Friday, 24 August 2012

'You Don't Win Silver, You Fail to Win Gold' -How Realistic is this Approach?

This was the famous Tagline of Nike which I admired years ago.

Is this a realistic approach to Success, Winning or Life itself?

Individual Sports at the Highest level does demand a high level of Mental Toughness, Psyching up before any major Event, Visualisation techniques and Self affirmations to achieve the Pinnacle of achievement one seeks.

Michael Phelps, who created History at the London Olympics by taking his career haul of Oly Golds to 20 is an example. He has often shared his gruelling Mental preparedness methods for such Events.

However, Life is a different ball game altogether. Even within the realm of Sports, Team Sports is an example.
For the best part of the late 1990's to 2007 Sachin Tendulkar was the undisputed Champion Batsman of the Cricketing World. However in that Era the Indian team rarely came up with stunning results because of lack of quality support from his team mates. Our weak bowling attack was an obvious hindrance, besides until the flourishing of the Dravids and Laxmans on the batting front, he was a often a lone warrior in difficult batting conditions overseas.

As the legendary Imran Khan says, it is Bowlers who win Matches, not batsmen, especially in Test Matches (the real stuff). Critics even made unfair digs at Sachin 'He's not a Match Winner'. As an avid follower of the game I know this to be ludicrous! Another fan of Sachin, the all time great Sir Viv Richards rubbishes such claims:
'Cricket is a Team game played by 11 players. What are the other players in the team for?'

He happened to represent arguably the best side in history (the Windies of the 70's and 80's). The dictum of his team then was if the batsmen did not put runs on board, the bowlers stepped in: a relentless juggernaut of ELEVEN World Champion players!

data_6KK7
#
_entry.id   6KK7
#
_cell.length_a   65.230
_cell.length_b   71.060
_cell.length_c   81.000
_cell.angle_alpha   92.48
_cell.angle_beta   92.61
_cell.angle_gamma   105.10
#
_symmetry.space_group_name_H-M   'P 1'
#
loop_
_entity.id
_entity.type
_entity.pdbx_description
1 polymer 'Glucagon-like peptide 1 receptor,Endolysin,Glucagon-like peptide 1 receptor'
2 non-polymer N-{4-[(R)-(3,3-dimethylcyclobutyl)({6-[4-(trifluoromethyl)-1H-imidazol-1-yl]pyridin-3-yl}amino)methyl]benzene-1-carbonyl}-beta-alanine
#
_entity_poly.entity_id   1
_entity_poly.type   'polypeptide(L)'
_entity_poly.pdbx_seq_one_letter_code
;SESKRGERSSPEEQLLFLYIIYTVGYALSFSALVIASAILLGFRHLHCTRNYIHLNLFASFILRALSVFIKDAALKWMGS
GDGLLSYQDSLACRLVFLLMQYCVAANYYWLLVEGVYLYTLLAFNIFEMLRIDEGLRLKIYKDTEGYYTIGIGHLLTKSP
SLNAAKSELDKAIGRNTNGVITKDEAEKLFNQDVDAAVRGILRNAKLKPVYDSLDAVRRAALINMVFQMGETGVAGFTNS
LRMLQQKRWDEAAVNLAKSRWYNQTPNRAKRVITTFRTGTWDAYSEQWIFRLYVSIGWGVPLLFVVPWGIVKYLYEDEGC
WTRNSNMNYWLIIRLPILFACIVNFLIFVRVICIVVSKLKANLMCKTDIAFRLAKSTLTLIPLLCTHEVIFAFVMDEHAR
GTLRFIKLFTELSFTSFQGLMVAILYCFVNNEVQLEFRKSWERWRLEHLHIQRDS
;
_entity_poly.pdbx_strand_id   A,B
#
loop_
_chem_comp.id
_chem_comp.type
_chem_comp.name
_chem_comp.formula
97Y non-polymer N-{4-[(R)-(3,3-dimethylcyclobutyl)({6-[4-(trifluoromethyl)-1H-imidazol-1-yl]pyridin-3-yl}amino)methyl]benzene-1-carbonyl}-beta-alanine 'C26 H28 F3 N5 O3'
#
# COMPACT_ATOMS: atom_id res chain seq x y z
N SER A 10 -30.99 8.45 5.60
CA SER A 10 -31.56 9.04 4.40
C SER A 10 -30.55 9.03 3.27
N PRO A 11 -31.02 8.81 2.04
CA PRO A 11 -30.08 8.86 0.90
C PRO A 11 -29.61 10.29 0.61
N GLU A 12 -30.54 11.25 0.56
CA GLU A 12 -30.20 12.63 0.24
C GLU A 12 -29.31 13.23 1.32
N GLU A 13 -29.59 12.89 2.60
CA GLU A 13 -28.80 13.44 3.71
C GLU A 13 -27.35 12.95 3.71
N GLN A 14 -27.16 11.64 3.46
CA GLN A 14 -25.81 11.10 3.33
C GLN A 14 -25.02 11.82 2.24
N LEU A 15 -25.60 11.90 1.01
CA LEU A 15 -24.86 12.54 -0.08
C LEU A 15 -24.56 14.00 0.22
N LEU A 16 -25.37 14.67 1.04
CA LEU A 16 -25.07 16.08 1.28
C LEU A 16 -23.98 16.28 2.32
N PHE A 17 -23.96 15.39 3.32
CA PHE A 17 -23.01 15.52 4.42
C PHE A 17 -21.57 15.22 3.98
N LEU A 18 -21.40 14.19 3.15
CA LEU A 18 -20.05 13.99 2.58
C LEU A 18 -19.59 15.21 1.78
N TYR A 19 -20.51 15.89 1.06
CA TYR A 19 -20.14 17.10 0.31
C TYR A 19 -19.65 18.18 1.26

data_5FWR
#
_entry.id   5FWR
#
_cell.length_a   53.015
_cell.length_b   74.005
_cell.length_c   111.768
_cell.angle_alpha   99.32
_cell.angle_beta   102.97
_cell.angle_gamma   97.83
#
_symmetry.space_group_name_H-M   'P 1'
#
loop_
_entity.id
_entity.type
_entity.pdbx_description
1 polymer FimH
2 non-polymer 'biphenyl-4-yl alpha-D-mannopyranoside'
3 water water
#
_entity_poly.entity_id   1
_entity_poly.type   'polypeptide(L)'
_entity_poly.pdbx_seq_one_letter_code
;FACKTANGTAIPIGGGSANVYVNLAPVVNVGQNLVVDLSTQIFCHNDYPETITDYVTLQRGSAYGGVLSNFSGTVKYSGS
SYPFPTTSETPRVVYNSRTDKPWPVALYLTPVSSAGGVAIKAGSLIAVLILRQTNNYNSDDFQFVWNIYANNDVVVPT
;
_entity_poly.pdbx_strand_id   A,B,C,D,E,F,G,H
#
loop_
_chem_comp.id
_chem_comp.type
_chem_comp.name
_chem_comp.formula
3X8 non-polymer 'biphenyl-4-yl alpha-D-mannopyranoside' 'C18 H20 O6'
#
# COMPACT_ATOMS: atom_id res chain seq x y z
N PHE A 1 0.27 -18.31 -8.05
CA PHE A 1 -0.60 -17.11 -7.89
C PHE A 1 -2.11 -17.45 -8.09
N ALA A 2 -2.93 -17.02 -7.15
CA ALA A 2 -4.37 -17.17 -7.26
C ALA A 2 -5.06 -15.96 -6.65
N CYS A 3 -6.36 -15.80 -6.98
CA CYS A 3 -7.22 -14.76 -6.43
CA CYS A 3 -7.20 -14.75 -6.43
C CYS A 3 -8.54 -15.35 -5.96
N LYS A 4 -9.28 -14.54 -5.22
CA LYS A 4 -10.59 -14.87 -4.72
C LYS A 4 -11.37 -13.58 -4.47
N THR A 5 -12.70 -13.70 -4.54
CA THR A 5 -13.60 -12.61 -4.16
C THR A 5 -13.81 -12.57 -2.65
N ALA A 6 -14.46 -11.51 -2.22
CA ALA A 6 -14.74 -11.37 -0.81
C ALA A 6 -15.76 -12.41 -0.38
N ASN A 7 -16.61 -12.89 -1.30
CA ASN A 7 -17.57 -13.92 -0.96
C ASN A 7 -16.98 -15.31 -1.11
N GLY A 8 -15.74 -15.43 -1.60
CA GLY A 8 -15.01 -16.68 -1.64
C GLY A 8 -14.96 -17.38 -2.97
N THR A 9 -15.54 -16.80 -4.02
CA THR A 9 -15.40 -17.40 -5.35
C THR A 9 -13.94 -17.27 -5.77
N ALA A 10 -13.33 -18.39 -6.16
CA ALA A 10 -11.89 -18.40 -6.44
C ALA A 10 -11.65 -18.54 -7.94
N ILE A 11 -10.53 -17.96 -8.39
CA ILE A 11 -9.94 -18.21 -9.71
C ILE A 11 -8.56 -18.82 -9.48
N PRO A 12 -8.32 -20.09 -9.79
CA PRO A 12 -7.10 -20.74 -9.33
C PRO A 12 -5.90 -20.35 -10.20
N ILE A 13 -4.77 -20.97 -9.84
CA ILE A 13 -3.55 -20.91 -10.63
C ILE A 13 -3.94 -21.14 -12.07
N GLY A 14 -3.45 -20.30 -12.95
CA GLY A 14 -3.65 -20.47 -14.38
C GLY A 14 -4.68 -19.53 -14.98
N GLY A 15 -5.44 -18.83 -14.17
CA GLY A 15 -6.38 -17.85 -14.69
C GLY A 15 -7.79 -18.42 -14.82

So how can an Individual player's performance decide outcomes games after games? I picked Sachin as example because a man who is considered the best ever to played the game has been part of a less than great side for a major part of his career.

Outside Sport, let's look at something radically different:
Let's say, a Farmer.
Now, how on Earth can he set himself a Goal that he's going to reap a record harvest this season. In India, for example, he would be at the mercy of many elements: the Monsoons primarily: droughts at times or inundation by floods at other.

The point is, except for certain controlled environments, results of most activities such as Business, Profession or the Arts are dependent on so many uncontrollable variables.
If that is the case how can be the result be anything but Variable?

I'm not a pessimist or a fatalist at all, just pragmatic.
A more realistic approach to Life, Success, Goals is to definitely aim high but with a modification in expectations:

If your Satisfaction or Joy hinges only on results, in my opinion it is a recipe for disaster.

Haven't we seen enough of the aftermath otherwise? Lifestyle illnesses, premature Deaths, Mental disorders, Relationship breakdowns, to name a few...The pressure on Students in India to do well in their Exams (Parental as well as self-imposed) has often had tragic consequences: Suicides are commonplace.

Enjoying the Process, Strong belief in your abilities, excelling because you enjoy it..that's the Path to a Stress-Free Life.
Coming back to my favourite Sport, Cricket, which by the way has many lessons for Life, I quote another Legend, my Icon, Aussie Steve Waugh.

He was responding to the barrage of questions at the Press Conference after England stunned his Team in a historic Ashes Series win. No doubt it had hurt his pride no end, because as subsequent results showed, it signalled an end of an era of record dominance of World Cricket.

I can almost visualise him chewing gum while replying nonchalantly,

'Nobody died, this wasn't war'
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